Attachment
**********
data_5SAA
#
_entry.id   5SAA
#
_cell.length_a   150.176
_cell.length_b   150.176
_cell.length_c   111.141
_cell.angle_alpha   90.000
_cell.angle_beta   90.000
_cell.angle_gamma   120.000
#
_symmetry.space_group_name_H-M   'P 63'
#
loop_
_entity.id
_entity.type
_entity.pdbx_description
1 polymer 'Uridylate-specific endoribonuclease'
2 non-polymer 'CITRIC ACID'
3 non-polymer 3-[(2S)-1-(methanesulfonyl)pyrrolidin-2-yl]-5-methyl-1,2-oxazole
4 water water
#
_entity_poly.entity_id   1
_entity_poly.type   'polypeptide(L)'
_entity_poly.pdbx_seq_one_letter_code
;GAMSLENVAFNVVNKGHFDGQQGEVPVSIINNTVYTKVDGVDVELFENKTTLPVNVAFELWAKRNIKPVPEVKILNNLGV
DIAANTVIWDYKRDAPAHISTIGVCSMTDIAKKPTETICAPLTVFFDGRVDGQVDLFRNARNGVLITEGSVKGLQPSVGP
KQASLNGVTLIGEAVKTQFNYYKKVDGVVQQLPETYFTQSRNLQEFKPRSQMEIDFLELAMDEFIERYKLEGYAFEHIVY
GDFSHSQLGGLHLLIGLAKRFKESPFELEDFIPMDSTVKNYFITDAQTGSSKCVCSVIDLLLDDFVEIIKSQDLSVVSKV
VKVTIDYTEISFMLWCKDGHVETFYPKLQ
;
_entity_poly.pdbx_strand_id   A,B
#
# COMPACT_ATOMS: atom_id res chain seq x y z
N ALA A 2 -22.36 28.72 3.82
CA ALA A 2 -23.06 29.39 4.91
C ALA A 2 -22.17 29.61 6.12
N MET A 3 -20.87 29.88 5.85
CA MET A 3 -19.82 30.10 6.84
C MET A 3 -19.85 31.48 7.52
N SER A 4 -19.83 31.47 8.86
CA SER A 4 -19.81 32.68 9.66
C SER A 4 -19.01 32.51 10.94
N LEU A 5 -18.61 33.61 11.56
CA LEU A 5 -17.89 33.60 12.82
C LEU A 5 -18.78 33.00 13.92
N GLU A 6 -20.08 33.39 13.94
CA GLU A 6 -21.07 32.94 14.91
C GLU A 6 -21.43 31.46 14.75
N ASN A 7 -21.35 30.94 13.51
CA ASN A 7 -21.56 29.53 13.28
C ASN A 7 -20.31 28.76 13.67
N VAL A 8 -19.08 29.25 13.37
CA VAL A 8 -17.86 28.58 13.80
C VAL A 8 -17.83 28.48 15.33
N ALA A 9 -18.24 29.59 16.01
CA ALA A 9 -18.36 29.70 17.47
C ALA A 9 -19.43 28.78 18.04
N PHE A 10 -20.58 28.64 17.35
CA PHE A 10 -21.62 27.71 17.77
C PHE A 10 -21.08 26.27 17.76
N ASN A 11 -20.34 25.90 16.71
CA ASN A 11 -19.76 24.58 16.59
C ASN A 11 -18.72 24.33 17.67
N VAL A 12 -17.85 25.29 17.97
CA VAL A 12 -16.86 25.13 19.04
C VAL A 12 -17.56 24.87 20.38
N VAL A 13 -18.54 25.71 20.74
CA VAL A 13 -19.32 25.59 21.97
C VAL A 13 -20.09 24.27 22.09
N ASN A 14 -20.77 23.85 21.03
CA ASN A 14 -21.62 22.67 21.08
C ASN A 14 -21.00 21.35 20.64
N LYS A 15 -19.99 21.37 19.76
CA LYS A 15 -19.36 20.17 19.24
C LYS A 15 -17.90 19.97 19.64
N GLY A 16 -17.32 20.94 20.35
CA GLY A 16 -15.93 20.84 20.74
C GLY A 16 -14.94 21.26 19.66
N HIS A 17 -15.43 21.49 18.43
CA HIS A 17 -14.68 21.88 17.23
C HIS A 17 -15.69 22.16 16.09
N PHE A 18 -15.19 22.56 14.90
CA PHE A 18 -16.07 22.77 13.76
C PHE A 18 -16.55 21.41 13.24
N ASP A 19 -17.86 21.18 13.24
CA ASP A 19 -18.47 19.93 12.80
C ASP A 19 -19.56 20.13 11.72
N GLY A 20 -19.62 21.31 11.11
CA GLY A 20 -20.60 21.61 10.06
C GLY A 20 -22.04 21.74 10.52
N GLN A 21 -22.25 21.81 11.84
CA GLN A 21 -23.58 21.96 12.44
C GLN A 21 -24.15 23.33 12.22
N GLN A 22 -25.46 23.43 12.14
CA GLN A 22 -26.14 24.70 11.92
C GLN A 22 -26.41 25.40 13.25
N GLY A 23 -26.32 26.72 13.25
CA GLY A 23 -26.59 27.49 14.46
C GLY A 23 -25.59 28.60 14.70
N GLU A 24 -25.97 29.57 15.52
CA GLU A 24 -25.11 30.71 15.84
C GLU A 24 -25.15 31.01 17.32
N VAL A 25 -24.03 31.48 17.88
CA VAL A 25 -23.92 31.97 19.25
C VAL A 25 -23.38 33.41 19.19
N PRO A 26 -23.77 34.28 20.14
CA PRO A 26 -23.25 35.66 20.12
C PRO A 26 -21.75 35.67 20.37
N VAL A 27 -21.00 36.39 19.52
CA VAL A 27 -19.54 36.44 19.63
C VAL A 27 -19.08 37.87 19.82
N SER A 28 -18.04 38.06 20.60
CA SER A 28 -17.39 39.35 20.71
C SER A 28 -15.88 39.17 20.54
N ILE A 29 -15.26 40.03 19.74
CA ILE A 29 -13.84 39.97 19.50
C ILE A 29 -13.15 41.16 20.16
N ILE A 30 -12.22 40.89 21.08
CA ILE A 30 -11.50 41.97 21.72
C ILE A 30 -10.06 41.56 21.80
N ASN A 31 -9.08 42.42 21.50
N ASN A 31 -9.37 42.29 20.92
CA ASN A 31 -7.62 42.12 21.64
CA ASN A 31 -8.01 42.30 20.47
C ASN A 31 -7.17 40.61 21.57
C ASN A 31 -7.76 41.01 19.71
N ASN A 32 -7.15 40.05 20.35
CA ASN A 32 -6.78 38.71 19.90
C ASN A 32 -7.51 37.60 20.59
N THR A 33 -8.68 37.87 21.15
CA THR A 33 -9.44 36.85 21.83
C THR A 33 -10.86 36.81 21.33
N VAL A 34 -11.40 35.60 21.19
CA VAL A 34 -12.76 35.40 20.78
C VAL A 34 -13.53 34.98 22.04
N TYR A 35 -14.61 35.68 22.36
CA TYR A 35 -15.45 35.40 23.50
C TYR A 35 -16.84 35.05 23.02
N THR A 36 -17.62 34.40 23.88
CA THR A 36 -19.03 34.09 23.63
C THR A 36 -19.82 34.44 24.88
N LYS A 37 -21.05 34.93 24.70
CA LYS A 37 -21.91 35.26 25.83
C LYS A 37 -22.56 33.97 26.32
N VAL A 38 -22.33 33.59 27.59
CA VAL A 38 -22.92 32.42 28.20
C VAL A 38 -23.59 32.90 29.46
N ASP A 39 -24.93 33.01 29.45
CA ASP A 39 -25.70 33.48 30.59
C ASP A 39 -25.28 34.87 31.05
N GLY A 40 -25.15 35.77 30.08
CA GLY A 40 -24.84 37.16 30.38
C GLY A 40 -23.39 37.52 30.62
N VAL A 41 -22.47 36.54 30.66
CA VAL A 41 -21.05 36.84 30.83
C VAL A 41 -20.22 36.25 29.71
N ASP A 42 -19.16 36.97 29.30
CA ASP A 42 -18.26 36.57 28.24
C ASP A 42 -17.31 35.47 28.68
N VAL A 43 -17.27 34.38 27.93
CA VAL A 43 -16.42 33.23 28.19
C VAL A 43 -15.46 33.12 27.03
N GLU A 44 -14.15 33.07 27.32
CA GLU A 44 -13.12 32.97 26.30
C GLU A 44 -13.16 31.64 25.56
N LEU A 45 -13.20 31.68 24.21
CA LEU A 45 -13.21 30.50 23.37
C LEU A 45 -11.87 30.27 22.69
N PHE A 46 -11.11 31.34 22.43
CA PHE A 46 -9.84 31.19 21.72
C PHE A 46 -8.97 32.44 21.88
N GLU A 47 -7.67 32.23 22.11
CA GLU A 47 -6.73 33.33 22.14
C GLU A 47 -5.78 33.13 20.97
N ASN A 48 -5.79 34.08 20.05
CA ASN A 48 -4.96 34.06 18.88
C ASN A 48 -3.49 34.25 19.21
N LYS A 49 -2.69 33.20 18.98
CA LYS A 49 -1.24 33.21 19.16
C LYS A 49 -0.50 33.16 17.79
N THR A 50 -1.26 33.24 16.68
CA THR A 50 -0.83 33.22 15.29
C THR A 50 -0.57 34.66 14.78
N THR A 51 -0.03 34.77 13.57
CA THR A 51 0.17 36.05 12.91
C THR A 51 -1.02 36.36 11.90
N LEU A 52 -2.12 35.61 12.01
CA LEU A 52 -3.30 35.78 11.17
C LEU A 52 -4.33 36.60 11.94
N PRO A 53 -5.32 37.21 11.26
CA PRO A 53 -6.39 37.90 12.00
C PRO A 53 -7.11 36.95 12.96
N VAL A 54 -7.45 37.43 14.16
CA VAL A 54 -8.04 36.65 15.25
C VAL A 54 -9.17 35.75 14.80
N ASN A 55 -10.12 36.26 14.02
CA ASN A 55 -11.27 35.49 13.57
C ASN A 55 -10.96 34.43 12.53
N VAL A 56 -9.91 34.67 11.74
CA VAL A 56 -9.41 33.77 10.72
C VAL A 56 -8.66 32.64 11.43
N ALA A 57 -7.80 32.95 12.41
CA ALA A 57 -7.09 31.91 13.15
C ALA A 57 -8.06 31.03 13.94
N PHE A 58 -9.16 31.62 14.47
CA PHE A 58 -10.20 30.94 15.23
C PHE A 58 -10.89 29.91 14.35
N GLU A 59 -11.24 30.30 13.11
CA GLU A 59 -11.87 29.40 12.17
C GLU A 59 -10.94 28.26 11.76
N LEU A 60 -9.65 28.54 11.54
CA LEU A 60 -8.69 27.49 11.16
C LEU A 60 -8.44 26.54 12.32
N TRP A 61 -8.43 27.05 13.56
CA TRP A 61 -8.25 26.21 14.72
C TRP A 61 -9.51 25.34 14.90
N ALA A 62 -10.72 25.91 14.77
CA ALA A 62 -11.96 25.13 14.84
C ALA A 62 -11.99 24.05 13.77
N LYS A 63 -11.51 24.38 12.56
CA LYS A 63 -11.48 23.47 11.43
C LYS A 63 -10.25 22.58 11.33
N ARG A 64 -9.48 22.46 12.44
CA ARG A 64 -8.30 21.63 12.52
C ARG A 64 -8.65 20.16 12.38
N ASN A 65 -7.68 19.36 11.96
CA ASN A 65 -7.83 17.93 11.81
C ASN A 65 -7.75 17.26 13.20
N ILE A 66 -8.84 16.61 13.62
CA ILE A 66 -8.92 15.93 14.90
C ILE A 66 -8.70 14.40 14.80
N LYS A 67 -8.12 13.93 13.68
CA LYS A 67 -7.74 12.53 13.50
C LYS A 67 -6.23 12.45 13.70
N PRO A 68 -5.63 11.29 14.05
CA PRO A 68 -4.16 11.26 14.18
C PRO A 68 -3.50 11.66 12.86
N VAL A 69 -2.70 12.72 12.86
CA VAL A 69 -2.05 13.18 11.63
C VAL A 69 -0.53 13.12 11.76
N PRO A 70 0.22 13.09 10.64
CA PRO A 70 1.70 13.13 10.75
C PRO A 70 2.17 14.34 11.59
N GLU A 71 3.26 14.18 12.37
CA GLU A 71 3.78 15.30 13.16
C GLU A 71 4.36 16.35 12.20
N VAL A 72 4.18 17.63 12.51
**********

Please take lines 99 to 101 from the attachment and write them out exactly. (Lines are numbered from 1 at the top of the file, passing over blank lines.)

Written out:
CA GLY A 23 -26.59 27.49 14.46
C GLY A 23 -25.59 28.60 14.70
N GLU A 24 -25.97 29.57 15.52